Megabrands may dominate the market but it’s often the independent brands that have the biggest ideas
Angelus movements are found in early Panerai watches made for the Italian navy. Founded by brothers Albert and Gustav Stolz 130 years ago, Angelus has racked up an impressive list of world firsts in innovative watchmaking: from monopusher chronographs in 1925 to the development of the world’s smallest eight-day movement five years later; from the world’s first series chronograph with a date display in 1942 to, in 1956, the first wristwatch with alarm and date function and, in 1958, the first automatic repeater. Its innovations also include some more unusual ideas: in 1944 Angelus created the Telco, the first watch designed for recording the length of long-distance phone calls.
Contemporary French watchmaker Vincent Bérard once said that his intention wasn’t to ‘shake the foundations of the industry… but to find the best continuation of its traditions, interpreting them in a modern key using currently available technology’. Three years after he launched his eponymous brand in 2003 — after 30 years as a watch restorer — Timex acquired it. The insight was right even if the timing — thanks to the 2008 financial crash — wasn’t, and the brand was put on the back-burner. The pieces that were produced during this phase, notably his Four Seasons series, are highly collectible, not least for their strikingly original movements.
This company was founded by Steven Holtzman in 2005 to market watches by superstars of the craft. Its first piece, 2008’s Chapter One, was designed by Peter Speake, Christophe Claret and Roger Dubuis; Speake-Marin and Dubuis were joined by Daniel Roth for Chapter Two, and Chapter Three, in 2012, was the work of Andreas Strehler and Kari Voutilainen. These, predictably, were elegant if spectacularly complicated watches: the Chapter One is a monopusher chronograph with retrograde date, retrograde GMT, rolling bars indicating days of the week and Moon phases and, oh, a tourbillon. Chapter Four is awaited with bated breath.
Ming is a collective of six Malaysia-based watch enthusiasts led by the photographer, designer and business strategist Ming Thein. It has designed several distinctive pieces, which are made by expert partners such as Schwarz-Etienne. The results can be an exercise in minimalism, as in the 18.02 Abyss dive watch and the OuJ Celestial models, or maximalism, as with its 20.11 Mosaic. What unites them is a retro-futuristic mood, appropriate for a company that consciously rejects the well-trodden idea that a watch company must have history to have credibility.
Bovet’s remit is artful design. The company established by Edouard Bovet in 1822 is a pioneer in highly decorative and skeletonised dials that reveal extremely complex movements. Take its hand-wound Récital 27 for example: it has three displays showing three time zones, together with a domed double Moon phase for both northern and southern hemispheres. Its Château de Môtiers 40 Papillon has a mother-of-pearl dial featuring a hand-painted butterfly.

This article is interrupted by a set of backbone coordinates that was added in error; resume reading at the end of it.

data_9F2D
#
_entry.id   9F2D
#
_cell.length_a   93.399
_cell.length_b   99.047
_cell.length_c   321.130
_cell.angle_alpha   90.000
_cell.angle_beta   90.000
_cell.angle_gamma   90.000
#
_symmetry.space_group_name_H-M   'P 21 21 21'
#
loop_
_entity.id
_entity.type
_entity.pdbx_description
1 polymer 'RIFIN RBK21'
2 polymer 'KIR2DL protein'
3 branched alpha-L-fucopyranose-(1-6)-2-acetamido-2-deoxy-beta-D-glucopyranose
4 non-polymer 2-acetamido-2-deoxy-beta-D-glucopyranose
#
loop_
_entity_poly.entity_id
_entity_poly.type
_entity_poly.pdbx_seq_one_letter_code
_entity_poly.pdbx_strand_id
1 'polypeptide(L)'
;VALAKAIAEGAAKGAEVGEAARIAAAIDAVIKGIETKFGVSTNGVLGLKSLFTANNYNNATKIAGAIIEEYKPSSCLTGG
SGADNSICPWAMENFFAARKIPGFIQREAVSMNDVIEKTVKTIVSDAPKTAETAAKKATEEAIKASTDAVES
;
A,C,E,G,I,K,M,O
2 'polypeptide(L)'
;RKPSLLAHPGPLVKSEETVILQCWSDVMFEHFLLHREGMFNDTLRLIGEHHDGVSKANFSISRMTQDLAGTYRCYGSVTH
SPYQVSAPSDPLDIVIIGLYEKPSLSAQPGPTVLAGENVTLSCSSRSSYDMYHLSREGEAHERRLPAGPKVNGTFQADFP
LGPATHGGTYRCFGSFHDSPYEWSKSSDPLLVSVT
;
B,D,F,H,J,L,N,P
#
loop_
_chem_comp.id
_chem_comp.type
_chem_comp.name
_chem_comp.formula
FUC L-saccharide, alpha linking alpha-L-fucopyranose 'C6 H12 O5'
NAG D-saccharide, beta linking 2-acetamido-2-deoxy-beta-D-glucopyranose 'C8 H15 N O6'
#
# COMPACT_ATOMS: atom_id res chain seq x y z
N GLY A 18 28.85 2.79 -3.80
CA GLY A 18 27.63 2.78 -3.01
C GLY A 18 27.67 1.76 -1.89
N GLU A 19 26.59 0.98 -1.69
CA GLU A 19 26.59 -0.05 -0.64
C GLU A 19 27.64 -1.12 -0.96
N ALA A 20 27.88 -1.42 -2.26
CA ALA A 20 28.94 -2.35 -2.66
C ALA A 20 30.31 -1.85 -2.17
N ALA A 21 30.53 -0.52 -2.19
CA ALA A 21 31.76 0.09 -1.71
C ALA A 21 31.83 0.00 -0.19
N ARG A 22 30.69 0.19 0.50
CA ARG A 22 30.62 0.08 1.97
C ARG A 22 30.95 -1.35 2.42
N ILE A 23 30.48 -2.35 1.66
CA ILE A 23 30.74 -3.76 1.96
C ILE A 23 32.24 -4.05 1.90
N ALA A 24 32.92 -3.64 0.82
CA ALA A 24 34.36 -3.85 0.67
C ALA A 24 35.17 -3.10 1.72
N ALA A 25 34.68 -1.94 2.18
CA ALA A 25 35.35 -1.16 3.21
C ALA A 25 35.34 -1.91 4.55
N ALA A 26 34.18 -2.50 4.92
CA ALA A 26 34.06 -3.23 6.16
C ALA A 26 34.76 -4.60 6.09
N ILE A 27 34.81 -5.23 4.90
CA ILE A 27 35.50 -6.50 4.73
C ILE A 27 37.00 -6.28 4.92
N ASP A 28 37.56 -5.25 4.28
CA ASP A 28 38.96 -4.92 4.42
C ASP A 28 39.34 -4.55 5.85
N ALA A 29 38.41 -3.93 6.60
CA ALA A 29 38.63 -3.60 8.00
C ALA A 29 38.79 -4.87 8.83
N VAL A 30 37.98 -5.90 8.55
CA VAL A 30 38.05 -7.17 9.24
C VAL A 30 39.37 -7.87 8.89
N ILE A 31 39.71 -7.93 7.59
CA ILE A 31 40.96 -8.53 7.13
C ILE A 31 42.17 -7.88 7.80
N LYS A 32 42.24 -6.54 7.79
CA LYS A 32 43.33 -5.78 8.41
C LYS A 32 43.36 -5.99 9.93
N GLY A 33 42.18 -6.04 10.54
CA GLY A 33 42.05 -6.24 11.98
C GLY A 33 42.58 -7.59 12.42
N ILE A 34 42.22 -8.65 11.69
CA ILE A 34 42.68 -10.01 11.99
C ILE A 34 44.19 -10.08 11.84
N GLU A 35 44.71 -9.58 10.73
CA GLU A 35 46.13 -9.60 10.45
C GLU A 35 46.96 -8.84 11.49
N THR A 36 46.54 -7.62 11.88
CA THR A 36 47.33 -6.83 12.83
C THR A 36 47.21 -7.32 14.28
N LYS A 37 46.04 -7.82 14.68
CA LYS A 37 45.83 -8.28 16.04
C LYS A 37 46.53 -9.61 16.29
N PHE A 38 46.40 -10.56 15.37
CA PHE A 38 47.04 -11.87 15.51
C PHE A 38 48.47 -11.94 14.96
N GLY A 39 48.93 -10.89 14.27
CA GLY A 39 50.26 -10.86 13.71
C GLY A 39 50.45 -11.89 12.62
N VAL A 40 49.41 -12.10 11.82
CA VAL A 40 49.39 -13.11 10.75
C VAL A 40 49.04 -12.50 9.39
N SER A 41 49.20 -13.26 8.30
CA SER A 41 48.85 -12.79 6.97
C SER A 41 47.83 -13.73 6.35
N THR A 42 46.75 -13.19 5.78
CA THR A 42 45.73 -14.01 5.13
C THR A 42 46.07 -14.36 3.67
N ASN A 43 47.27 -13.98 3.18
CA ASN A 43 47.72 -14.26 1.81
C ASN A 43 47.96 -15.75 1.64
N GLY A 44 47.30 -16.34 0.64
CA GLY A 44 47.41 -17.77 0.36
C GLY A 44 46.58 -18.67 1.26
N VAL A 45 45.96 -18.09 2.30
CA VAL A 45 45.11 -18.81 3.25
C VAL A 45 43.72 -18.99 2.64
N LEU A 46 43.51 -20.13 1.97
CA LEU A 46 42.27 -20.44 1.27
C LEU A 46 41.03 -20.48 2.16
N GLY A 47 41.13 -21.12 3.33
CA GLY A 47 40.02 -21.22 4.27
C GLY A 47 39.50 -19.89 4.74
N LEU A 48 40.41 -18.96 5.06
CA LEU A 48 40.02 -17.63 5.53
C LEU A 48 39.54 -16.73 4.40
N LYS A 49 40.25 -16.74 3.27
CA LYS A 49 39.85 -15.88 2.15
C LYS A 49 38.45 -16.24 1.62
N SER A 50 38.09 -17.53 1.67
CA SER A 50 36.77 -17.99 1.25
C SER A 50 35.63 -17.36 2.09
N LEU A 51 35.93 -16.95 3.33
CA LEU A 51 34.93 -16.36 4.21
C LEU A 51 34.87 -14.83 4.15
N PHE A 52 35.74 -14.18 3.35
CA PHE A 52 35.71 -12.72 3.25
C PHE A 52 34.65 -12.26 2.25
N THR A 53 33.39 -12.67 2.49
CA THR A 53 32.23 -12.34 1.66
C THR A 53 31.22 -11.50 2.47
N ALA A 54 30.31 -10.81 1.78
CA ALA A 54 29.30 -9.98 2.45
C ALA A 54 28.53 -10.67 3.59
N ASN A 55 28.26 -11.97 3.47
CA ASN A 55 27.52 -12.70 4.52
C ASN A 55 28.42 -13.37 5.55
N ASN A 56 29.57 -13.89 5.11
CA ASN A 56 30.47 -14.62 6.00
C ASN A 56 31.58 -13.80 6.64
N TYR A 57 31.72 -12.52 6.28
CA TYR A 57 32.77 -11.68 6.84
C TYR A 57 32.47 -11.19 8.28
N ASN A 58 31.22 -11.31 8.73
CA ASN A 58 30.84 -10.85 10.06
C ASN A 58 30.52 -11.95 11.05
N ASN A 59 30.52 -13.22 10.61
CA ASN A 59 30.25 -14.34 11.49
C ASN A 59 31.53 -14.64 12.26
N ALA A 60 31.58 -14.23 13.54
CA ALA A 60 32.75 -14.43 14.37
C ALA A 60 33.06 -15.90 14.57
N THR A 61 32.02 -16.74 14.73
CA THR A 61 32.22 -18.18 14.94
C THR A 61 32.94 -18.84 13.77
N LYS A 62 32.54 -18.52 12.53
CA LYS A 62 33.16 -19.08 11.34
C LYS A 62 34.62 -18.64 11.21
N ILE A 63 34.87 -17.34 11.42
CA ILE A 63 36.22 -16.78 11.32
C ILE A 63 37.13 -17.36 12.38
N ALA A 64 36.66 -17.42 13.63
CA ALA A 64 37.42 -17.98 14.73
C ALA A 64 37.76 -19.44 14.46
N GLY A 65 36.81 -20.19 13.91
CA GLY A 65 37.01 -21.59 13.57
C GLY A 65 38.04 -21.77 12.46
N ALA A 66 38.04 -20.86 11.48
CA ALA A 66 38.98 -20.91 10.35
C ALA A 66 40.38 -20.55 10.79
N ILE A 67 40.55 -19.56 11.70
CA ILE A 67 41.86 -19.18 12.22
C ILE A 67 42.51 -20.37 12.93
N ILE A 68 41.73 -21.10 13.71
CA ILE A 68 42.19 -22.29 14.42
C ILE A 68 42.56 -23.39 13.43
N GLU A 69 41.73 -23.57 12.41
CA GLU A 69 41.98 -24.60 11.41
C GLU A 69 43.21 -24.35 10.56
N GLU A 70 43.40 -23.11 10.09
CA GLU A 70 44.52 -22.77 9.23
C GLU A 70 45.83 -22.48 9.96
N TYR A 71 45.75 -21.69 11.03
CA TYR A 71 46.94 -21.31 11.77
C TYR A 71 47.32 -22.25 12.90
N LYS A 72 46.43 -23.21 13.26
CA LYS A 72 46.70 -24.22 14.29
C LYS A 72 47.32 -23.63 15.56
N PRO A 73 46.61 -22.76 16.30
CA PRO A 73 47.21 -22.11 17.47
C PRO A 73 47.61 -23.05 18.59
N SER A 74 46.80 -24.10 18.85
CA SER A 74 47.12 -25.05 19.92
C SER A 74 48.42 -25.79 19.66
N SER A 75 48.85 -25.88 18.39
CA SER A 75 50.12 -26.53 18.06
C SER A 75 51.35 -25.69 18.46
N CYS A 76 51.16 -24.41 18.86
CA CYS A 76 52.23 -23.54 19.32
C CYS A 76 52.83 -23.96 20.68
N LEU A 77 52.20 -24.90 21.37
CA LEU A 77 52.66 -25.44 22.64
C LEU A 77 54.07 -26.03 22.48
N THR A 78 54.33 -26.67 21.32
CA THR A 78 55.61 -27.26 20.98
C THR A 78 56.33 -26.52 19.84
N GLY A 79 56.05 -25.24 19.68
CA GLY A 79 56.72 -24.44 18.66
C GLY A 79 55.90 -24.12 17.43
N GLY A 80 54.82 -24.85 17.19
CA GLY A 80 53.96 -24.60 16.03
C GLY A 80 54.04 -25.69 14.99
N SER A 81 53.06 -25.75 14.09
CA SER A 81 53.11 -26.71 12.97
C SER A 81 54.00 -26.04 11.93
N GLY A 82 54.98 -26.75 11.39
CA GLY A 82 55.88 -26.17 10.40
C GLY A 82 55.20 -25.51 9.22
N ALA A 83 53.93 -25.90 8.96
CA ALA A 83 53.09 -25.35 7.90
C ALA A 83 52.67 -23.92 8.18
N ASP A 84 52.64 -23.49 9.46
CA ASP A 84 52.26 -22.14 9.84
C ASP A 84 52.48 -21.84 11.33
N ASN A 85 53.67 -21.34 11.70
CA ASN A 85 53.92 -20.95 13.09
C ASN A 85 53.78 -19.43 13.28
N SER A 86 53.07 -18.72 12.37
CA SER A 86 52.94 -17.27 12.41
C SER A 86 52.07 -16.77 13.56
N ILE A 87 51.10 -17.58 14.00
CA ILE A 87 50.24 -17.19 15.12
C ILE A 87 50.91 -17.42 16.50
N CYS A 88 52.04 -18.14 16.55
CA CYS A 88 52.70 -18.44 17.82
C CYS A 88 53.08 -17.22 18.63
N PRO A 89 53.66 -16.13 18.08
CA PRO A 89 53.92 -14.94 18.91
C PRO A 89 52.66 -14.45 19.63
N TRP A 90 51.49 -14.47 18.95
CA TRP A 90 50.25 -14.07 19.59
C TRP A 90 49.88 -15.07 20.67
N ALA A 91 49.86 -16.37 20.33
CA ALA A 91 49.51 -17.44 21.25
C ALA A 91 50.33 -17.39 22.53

The distinctiveness of some watches is the result of them not being the work of watch designers, and those by architect Alain Silberstein are a case in point. Inside they are mechanically A-grade, but outside they diverge radically from the traditions of watchmaking, with a bold postmodern aesthetic of bright colours and disrupted forms. His Krono Bauhaus is a stand-out example. Silberstein, who says the watch dial should be a work of art that, first and foremost, sparks emotion, first turned to watch design in 1987, and a series of collaborations with watchmakers including Louis Erard and MB&F followed.
In the 1980s digital watches started to include basic video games among their functions. Christophe Claret has taken this idea into the world of mechanical watches with his gaming models, on which you can play blackjack, roulette or even Texas hold ’em poker. Claret set up his watchmaking atelier in the late 1980s after training under Roger Dubuis. He launched his business with a single order for 20 San Marco jacquemart minute repeaters from Rolf Schnyder, the late owner of Ulysse Nardin.
Switzerland dominates watchmaking in the public imagination, but Japan’s history of craftsmanship is similarly esteemed. Watches designed by Hajime Asaoka for his brand Kurono Tokyo are made using traditional techniques and include features such as cylindrical dials, where the face is raised at the centre and tapers down towards its edge. He also uses hand-mixed dial colours, from orangey pink to celadon blue. As a self-taught watchmaker, Asaoka displays great technical finesse, and in 2009 he launched Japan’s first high-end tourbillon watch.
Arguably the most influential independent watch designer of the 20th century, Gérald Genta was the man behind Audemars Piguet’s Royal Oak, IWC’s Ingenieur, Cartier’s Pasha, Patek Philippe’s Nautilus and Omega’s Constellation, among many others. Each model pushed the aesthetic boundaries of watch design, with sharp angles, exposed screws and the use of steel as a luxury material. Genta founded his business in 1969 with a line of super-complicated watches but sold the company, his designs and patents to Bulgari in 2000. He immediately set up Gerald Charles, where he continued to work until his death in 2011.